"Don't single out cars and trucks," Gore said, adding that carbon emissions from motor vehicles constitute "a slice of the problem," and not the biggest slice at that.
He went on to suggest that Congress abandon its habitual blame-shifting, responsibility-dodging approach to energy conservation. He asked his former colleagues to draft legislation that would require contributions from all Americans -- industrialists and retailers, politicians and consumers. Yikes! Gore even called for increased taxes on fuels via taxation of carbon content.
"That's gutsy and smart," Brown writes. "Gore's proposal embraces the reality that energy conservation is a two-part problem involving industries and their consumers. It recognizes that trying to solve the problem by working only one side of the equation, the industrial side, is doomed to ultimate failure."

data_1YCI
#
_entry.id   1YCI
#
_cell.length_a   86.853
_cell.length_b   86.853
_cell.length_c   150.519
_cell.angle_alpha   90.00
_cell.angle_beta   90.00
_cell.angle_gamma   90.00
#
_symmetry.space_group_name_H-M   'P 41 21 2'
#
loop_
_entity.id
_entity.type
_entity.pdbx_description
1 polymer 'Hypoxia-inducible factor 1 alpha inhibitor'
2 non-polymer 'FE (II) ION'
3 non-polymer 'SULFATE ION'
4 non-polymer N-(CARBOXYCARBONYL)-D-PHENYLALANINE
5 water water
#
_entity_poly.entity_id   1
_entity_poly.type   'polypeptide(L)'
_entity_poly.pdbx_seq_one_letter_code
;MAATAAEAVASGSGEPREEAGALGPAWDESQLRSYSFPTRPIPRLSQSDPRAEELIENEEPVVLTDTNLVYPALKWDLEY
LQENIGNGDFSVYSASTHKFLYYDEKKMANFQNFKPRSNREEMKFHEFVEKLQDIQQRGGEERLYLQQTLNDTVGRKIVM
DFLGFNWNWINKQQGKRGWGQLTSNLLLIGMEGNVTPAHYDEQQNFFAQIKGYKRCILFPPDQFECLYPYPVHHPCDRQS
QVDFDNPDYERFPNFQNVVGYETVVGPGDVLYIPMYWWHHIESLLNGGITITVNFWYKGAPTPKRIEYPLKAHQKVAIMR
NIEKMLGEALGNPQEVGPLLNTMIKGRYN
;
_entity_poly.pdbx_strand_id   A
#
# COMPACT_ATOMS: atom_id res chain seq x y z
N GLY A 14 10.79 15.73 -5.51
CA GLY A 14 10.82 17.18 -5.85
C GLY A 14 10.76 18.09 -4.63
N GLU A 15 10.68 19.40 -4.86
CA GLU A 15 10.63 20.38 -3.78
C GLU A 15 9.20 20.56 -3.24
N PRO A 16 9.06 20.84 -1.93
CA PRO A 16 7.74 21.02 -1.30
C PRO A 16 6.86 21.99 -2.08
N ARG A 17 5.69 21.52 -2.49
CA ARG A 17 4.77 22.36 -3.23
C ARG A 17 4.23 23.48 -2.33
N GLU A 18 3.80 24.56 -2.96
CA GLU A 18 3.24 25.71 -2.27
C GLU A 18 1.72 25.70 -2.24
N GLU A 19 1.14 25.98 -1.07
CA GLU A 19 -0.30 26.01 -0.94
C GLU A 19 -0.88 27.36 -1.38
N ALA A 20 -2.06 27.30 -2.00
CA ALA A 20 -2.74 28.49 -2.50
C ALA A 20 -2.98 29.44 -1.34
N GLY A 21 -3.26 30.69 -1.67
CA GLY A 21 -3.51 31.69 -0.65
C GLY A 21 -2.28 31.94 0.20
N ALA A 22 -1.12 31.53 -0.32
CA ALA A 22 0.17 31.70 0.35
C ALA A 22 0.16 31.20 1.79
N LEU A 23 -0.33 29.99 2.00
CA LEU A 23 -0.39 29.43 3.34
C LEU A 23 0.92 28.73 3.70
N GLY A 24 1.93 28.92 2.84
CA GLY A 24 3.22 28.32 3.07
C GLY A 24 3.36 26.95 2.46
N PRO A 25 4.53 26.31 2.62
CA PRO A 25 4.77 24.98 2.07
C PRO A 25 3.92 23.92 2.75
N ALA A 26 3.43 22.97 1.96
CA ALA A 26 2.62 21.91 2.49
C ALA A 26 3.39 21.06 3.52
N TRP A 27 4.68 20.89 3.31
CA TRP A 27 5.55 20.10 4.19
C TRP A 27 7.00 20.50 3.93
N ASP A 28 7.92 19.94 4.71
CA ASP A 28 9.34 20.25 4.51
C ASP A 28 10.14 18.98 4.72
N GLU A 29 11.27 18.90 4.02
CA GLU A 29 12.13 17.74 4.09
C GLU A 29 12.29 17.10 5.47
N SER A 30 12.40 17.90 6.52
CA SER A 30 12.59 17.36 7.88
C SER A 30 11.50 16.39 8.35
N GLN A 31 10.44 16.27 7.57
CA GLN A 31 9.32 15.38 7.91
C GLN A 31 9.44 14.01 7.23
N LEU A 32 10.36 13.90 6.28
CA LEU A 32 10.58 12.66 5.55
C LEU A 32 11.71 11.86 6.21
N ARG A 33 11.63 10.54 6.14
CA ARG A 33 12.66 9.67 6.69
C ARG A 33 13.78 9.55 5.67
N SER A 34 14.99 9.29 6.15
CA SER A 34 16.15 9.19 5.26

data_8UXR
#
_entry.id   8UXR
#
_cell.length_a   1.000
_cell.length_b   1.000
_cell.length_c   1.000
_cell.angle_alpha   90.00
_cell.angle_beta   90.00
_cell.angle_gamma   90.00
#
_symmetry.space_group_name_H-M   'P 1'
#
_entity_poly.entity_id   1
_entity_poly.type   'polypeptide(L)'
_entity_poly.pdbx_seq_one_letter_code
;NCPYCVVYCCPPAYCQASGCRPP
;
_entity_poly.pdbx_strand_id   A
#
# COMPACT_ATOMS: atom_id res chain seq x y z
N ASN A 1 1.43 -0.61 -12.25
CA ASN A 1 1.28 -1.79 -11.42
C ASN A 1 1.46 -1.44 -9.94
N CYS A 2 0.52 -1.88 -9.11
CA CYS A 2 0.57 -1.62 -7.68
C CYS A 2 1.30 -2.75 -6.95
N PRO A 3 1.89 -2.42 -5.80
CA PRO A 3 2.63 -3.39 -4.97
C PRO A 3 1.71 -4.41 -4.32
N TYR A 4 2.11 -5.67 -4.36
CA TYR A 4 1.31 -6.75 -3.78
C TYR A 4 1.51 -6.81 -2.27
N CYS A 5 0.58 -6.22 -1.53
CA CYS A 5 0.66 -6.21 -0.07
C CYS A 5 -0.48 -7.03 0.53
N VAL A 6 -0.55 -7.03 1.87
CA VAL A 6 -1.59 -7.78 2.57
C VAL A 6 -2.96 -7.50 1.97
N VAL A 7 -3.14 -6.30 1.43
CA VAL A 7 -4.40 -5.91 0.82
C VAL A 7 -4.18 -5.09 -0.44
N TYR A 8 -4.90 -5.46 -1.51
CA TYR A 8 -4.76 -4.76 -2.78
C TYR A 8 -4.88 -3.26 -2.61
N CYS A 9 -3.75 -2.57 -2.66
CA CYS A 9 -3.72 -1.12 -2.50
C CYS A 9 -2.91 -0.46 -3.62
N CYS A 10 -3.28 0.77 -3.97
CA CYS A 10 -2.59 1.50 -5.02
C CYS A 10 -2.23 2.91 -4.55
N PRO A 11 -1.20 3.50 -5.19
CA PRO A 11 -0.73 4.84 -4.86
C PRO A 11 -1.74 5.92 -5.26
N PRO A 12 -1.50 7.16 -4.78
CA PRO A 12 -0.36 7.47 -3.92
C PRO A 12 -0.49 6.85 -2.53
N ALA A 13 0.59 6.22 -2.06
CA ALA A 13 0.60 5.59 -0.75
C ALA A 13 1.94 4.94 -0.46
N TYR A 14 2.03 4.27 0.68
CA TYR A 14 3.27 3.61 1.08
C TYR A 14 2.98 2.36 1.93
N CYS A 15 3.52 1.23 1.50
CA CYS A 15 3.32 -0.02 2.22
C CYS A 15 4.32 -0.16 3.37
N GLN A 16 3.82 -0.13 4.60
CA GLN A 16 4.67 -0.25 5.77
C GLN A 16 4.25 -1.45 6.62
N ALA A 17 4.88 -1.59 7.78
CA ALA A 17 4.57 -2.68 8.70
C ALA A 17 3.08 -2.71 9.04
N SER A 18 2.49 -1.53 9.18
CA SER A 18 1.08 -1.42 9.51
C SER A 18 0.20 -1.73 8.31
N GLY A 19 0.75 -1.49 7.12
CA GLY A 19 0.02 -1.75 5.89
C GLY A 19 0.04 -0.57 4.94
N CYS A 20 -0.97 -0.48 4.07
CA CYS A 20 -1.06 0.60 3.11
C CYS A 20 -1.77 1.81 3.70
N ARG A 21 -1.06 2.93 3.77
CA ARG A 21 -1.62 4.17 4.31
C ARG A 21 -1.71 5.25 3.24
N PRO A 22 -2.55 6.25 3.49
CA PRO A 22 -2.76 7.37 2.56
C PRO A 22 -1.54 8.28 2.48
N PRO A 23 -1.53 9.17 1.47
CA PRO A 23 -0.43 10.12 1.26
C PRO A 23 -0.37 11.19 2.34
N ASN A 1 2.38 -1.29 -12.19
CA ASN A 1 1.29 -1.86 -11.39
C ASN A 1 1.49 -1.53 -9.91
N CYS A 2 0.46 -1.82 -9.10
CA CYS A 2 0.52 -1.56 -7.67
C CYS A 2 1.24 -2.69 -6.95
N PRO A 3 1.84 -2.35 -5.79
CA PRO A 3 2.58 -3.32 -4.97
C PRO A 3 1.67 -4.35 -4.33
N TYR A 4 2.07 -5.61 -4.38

The challenge, according to Brown, is for Congress to get beyond its usual wishy-washy encouragement of energy conservation and stop pretending that you can put the burden of carbon reduction -- or paying for the right to pollute -- on industry. He observes that Gore, as a "free man" not a candidate, can suggest such things as higher energy taxes, because he's no longer in anybody's pocket. This isn't the case for Boxer and others who, Brown asserts, practice a sort of "voodoo environmentalism."
By turning a blind eye on the consumer responsibility, in other words, Congress neglects to remember what their mothers taught them, that a burden shared is a lighter load.
Read Warren Brown's commentary in the Washington Post.